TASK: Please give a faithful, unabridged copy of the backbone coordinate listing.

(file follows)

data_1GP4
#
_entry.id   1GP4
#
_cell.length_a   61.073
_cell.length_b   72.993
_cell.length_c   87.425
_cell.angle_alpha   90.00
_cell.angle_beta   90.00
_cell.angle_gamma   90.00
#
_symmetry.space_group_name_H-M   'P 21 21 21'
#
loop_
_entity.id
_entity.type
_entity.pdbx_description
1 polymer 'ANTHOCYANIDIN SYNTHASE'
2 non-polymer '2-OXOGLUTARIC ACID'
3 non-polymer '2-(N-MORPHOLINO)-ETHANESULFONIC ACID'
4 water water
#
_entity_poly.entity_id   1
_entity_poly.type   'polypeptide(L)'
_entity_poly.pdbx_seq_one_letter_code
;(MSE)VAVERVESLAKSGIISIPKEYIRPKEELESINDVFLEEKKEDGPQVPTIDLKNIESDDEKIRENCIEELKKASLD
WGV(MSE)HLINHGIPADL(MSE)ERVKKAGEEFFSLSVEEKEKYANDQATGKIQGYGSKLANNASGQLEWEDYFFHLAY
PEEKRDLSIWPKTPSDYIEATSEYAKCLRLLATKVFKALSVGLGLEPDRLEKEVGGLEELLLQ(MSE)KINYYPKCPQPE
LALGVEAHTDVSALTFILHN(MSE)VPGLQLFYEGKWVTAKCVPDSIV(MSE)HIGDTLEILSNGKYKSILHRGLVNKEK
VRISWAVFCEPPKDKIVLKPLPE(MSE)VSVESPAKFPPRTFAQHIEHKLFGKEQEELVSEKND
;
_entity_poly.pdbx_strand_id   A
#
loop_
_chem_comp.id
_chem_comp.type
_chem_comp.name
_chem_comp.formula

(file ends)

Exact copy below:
data_1GP4
#
_entry.id   1GP4
#
_cell.length_a   61.073
_cell.length_b   72.993
_cell.length_c   87.425
_cell.angle_alpha   90.00
_cell.angle_beta   90.00
_cell.angle_gamma   90.00
#
_symmetry.space_group_name_H-M   'P 21 21 21'
#
loop_
_entity.id
_entity.type
_entity.pdbx_description
1 polymer 'ANTHOCYANIDIN SYNTHASE'
2 non-polymer '2-OXOGLUTARIC ACID'
3 non-polymer '2-(N-MORPHOLINO)-ETHANESULFONIC ACID'
4 water water
#
_entity_poly.entity_id   1
_entity_poly.type   'polypeptide(L)'
_entity_poly.pdbx_seq_one_letter_code
;(MSE)VAVERVESLAKSGIISIPKEYIRPKEELESINDVFLEEKKEDGPQVPTIDLKNIESDDEKIRENCIEELKKASLD
WGV(MSE)HLINHGIPADL(MSE)ERVKKAGEEFFSLSVEEKEKYANDQATGKIQGYGSKLANNASGQLEWEDYFFHLAY
PEEKRDLSIWPKTPSDYIEATSEYAKCLRLLATKVFKALSVGLGLEPDRLEKEVGGLEELLLQ(MSE)KINYYPKCPQPE
LALGVEAHTDVSALTFILHN(MSE)VPGLQLFYEGKWVTAKCVPDSIV(MSE)HIGDTLEILSNGKYKSILHRGLVNKEK
VRISWAVFCEPPKDKIVLKPLPE(MSE)VSVESPAKFPPRTFAQHIEHKLFGKEQEELVSEKND
;
_entity_poly.pdbx_strand_id   A
#
loop_
_chem_comp.id
_chem_comp.type
_chem_comp.name
_chem_comp.formula